Advertising with a moral compass. Exploitation or doing the right thing?

August 20, 2008

“When it’s people doing the right thing, they call it responsibility. When it’s an insurance company, they call it Liberty Mutual. Responsibility. What’s your policy?”

And so goes the copy in this feel-good campaign for Liberty Mutual done by Hill Holiday in Boston. The films show real people stopping what they’re doing in order to help others, one after another. Contributing to the good karma in our universe. Paying it forward, as it were. While this is hardly a new idea in our culture (the Judea-Christian belief system is based on it), it is striking sentiment for communications from a large multi-national. Let me rephrase that: Lot’s of companies talk about what nice companies they are but few endorse human kindness as an operating principle. Either way, the key to this thing working is whether consumers buy into it. If Joe America believes insurance companies are a soul-crushing matrix of liars and paperwork, he is not apt to appreciate the “do unto others” approach. Or, and this is what the marketing team at Liberty Mutual undoubtedly hopes, upon receiving these heartwarming messages, Joe America will soften to the company like cold butter on a hot muffin.

Either way, I admire this creative. By going back to biblical pretext (do unto others, etc), LM has actually modernized the rhetoric. “Like a good neighbor,” is an overt claim about State Farm’s personnel, as is the “Good Hands People” for Allstate. The LM films depict a succession of civilians doing good deeds without selfish motives. Which leads to more good karma and, well, the world gets better. By calling this behavior “responsibility” Liberty Mutual suffuses their strategy with a moral imperative. I’m curious what others think about this move. Are you impressed by it…or depressed?

Interestingly enough, in my new novel, The Happy Soul Industry God solicits an advertising agency to come up with concepts for marketing Heaven or, as the angelic brand manager in the story puts it: “goodness in all of its forms.” Kind of like the LM brief, isn’t it? In my book, “How are you?” becomes the organizing principle in a new campaign for Heaven. If people are honest in their answers, they realize something is missing in their lives and that something is God.

Examine the “How Are You?” blog at Happy Soul’s website. People are willing to unburden themselves online. To be rigorously honest. Maybe people are just as open to helping others as well, and not just friends and family. But “Everyone!” as Bono often exhorts in his famously uplifting concerts. Taken further, maybe we are all looking for a higher power (of our understanding) to help us on a daily basis. Could we, as a society, be dusting off our moral compasses? The Liberty Mutual campaign suggests as much. The Hill Holiday planner clearly saw something happening in the culture, to the consumer, which could alter the category. Paying it forward became a creative strategy.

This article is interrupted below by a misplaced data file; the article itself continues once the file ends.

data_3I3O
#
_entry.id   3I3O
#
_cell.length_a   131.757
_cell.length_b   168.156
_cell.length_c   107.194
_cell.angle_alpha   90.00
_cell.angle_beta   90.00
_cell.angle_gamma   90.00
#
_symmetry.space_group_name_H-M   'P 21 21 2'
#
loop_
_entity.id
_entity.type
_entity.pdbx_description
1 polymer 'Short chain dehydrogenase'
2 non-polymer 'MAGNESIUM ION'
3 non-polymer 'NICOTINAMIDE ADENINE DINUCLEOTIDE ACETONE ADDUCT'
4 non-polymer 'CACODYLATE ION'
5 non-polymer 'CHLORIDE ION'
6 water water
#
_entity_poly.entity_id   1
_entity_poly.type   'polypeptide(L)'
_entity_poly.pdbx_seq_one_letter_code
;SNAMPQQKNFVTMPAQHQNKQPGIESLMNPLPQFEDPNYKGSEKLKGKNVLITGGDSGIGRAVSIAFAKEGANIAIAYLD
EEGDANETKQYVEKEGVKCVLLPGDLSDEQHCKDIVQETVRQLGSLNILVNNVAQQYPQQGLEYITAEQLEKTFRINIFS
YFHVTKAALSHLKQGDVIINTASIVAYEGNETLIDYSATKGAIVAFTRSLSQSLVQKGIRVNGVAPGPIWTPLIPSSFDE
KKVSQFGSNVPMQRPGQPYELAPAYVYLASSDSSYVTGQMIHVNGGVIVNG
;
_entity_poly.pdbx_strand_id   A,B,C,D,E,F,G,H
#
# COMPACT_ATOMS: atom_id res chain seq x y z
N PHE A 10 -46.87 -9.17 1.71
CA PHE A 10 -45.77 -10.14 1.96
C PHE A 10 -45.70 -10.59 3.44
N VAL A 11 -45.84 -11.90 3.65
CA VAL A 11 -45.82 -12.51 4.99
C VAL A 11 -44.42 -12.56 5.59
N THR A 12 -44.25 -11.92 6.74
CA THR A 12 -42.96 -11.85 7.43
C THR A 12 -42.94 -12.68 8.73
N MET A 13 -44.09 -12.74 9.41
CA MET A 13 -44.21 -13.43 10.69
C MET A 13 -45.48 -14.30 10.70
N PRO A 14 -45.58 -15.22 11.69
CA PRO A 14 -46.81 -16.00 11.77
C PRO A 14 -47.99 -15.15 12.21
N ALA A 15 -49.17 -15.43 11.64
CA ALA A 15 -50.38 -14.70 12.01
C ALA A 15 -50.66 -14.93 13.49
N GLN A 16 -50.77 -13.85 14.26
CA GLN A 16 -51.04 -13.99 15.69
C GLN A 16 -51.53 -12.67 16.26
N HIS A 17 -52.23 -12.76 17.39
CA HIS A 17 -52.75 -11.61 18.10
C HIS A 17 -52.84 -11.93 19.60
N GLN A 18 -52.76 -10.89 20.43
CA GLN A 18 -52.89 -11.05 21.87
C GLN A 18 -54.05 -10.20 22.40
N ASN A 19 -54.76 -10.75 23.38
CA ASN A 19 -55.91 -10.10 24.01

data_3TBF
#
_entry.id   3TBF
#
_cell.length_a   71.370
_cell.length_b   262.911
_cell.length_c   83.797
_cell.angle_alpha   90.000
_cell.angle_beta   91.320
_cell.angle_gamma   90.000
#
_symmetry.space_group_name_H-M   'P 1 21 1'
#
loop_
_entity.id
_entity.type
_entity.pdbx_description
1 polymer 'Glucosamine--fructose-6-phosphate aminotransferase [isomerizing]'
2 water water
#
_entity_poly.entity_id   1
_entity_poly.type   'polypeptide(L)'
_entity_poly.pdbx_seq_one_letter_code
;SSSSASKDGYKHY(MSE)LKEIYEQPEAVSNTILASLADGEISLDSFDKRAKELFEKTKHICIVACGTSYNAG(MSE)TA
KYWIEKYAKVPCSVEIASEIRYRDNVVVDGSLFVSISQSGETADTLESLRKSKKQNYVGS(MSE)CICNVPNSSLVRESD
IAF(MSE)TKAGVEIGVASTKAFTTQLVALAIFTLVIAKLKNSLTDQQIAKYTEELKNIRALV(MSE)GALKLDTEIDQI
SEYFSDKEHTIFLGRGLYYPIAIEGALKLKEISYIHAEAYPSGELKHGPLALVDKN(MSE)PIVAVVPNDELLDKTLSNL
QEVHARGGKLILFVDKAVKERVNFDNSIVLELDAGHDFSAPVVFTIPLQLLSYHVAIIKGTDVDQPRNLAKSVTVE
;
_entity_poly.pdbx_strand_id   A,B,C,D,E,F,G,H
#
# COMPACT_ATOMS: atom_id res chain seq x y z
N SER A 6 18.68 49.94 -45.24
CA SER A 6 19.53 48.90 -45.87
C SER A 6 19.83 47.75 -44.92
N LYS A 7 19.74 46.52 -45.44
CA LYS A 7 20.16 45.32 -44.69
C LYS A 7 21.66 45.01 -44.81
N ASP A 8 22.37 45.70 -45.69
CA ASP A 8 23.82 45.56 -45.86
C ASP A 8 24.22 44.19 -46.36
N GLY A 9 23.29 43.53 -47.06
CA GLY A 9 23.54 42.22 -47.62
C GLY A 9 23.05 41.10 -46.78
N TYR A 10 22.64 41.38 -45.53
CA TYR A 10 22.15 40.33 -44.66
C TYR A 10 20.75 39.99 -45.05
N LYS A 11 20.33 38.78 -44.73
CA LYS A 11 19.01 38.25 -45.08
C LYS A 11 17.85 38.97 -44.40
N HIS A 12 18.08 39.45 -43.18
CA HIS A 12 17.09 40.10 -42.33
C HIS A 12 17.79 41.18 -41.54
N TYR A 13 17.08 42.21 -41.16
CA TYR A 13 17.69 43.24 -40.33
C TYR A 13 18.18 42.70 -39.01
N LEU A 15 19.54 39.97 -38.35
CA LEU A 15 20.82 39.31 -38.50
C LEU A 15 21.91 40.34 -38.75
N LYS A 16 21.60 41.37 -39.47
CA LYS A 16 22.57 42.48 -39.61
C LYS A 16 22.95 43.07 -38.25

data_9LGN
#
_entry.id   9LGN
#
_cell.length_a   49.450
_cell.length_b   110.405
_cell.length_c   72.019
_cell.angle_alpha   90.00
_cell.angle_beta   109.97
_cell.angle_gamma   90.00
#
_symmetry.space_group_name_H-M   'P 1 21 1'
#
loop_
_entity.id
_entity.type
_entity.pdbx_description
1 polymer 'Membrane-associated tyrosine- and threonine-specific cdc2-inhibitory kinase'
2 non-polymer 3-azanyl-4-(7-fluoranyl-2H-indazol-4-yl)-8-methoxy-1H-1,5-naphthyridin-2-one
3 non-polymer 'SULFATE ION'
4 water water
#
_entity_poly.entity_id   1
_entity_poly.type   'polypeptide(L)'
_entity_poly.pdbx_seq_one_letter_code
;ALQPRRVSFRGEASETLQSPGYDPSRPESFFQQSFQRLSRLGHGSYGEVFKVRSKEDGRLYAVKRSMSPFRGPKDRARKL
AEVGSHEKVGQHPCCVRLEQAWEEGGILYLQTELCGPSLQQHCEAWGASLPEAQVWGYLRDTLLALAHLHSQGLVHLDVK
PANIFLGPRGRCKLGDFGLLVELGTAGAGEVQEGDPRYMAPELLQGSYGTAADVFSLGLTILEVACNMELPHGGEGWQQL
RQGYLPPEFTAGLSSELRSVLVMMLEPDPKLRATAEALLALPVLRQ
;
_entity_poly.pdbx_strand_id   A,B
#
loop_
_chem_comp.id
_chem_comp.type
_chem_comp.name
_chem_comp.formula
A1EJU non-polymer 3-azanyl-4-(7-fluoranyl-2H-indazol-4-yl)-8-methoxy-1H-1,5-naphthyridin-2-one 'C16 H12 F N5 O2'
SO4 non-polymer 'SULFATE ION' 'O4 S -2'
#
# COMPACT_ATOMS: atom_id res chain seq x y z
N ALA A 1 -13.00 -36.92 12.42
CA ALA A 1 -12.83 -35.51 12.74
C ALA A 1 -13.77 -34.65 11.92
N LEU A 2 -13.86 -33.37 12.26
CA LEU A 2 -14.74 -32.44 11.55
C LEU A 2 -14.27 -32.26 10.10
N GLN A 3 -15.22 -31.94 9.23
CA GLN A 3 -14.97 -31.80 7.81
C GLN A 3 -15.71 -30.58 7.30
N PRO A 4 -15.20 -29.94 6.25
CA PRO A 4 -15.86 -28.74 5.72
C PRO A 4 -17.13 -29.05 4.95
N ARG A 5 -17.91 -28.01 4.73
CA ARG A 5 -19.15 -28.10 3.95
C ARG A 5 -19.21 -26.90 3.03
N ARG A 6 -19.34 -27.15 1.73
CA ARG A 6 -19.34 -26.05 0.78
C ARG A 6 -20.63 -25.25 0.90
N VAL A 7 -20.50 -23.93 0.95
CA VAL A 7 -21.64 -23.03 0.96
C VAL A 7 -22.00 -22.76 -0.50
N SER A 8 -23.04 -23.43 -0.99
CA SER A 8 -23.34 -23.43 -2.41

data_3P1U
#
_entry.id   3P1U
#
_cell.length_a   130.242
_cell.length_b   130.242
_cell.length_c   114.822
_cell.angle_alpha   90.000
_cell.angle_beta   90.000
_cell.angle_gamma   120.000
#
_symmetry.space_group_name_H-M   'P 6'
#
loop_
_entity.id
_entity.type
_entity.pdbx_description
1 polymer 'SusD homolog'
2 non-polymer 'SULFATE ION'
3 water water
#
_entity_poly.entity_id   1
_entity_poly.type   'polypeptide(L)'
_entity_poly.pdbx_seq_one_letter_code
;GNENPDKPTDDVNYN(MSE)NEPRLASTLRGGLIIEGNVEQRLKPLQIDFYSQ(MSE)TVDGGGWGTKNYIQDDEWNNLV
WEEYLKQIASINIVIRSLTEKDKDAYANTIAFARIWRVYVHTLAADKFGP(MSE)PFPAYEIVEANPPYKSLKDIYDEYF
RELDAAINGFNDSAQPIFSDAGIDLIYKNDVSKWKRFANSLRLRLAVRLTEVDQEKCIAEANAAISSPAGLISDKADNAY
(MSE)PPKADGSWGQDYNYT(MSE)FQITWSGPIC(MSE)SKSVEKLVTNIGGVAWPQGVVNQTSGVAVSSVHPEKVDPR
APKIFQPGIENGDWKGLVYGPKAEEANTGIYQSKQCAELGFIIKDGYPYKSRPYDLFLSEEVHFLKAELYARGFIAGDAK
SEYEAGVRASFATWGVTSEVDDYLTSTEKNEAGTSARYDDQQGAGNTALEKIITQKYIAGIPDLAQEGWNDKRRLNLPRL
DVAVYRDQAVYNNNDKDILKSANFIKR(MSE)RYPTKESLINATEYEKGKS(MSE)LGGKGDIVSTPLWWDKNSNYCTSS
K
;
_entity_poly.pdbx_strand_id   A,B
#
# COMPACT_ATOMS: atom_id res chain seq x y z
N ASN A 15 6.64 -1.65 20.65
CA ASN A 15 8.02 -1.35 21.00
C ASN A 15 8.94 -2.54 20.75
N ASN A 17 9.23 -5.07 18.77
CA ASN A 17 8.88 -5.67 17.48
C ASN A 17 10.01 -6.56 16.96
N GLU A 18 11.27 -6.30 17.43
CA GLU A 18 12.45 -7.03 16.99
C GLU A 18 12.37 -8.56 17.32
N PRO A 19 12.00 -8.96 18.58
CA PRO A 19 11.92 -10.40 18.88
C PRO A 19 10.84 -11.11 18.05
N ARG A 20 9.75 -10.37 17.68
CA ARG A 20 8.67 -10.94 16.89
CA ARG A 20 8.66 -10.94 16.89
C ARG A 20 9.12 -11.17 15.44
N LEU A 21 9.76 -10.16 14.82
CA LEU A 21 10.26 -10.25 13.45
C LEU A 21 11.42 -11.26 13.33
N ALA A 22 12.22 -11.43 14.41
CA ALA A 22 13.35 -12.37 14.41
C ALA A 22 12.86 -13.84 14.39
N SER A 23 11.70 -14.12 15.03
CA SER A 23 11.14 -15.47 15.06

There’s a great saying in recovery houses: If you want to improve your self-esteem, do estimable things. That’s what Liberty Mutual is telling to “do” in their commercials. Is that an appropriate strategy? A bigger question: If the quest for spirituality is becoming a strategic platform for advertisers is that exploitation or an example of doing the next right thing?


5 Responses to “Advertising with a moral compass. Exploitation or doing the right thing?”

  1. Voice of Reason said

    You’re right to question this work. I kind of like it, even if I think it’s pandering.

  2. Jason Fox said

    The difficulty with using “rightness” in advertising is selecting which moral standard one will use. This is easy for a privately held company, and generally a believable tactic. If Chick-Fil-A decides to do a campaign explaining why they’re closed on Sundays, well, I’ll buy into it. They’re founder is a Christian man who doesn’t believe in making his people work on Sunday. He still owns the company, so it reflects his values.

    But what about publicly traded companies? How firm can they be in their stances before running into trouble with the government, the ACLU (or, conversely, the AFA) or other special-interest groups? Like their shareholders, for instance. Basically, they have two choices: Go with espousing traits no one will ever argue against (like the Liberty Mutual campaign), or use focus-group morality. The former can seem a bit toothless while the latter smacks of opportunism.

    Personally, I enjoy the Liberty Mutual work. I don’t quite buy it, as it’s hard to believe anything from an insurance company, but if they can back it up operationally, it’ll stick. And I’d like to see more companies attempting to me “right.” Assuming, of course, their standards agree with my own. Otherwise, they’ll be espousing wrong. Ah, sweet conundrum.

    As someone who creates advertising, I try to do so in a morally responsible way. But that’s a topic for my own blog some day.


    P.S., Give Mr. Swain a hard time for me if you see him.

  3. dandunlop said

    I agree with the sentiment expressed in your post. And, as one of the folks commenting already mentioned, the proof is in the pudding; does Liberty Mutual live up to the brand promise? Even if we love the feel of the promise, whether they deliver on the promise is what really matters. Great creative from Liberty Mutual.


  4. SRP said

    Look at us: a bunch of ad guys talking about the higher calling of brands. Nary a mean-spirited thought in the lot. Thanks, guys.

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